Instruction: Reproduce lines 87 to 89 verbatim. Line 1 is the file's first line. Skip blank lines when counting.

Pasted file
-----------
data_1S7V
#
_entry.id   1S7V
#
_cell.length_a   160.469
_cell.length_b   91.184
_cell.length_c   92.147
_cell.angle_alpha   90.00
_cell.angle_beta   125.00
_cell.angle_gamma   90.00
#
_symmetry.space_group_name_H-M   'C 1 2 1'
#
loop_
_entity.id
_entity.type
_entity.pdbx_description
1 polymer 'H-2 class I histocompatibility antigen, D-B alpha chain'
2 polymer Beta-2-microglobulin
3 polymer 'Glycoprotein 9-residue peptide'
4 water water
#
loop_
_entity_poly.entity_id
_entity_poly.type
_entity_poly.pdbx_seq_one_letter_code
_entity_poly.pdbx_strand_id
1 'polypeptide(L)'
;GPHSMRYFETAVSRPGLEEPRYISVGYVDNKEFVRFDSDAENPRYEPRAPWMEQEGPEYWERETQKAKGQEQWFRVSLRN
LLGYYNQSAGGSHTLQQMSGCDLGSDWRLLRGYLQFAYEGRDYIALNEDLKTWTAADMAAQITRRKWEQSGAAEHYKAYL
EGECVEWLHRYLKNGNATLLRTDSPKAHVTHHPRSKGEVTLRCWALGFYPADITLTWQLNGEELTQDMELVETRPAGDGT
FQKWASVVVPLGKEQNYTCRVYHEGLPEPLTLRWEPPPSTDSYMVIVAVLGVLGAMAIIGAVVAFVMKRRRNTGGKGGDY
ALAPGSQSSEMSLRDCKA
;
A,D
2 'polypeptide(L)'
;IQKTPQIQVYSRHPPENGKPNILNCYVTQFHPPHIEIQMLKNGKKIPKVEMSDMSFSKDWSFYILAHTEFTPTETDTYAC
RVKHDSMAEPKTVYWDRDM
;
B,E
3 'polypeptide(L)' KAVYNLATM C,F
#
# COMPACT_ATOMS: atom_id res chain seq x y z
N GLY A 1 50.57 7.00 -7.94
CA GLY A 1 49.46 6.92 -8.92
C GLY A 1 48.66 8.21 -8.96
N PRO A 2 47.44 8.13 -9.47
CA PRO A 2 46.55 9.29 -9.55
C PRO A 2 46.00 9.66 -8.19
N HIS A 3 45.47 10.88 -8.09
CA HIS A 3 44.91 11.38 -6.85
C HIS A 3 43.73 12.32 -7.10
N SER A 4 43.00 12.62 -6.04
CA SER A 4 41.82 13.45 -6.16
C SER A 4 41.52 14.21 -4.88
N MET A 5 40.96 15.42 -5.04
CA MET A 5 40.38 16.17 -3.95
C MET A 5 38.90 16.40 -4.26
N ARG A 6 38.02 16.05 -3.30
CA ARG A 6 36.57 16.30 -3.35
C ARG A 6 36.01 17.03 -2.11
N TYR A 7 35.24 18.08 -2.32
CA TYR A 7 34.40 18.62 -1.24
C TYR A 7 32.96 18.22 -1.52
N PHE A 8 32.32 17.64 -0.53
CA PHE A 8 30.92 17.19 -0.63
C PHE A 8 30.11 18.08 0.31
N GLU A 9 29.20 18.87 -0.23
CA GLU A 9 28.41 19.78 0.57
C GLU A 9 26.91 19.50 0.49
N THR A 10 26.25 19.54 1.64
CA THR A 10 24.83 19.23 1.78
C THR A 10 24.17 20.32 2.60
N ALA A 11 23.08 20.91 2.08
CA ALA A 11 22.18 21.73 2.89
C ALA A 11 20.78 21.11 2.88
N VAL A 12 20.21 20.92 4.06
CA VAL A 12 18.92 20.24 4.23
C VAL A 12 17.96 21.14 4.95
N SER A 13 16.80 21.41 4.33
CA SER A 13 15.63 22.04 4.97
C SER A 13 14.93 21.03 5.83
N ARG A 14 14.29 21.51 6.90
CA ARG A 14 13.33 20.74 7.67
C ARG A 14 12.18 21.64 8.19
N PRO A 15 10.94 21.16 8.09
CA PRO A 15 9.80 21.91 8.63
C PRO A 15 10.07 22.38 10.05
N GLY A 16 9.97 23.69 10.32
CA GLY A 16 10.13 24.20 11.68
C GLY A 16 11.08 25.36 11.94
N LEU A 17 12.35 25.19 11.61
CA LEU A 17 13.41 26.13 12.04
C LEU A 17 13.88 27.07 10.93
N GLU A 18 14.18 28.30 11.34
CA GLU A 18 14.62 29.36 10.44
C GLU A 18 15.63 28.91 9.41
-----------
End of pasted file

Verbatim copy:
CA PRO A 15 9.80 21.91 8.63
C PRO A 15 10.07 22.38 10.05
N GLY A 16 9.97 23.69 10.32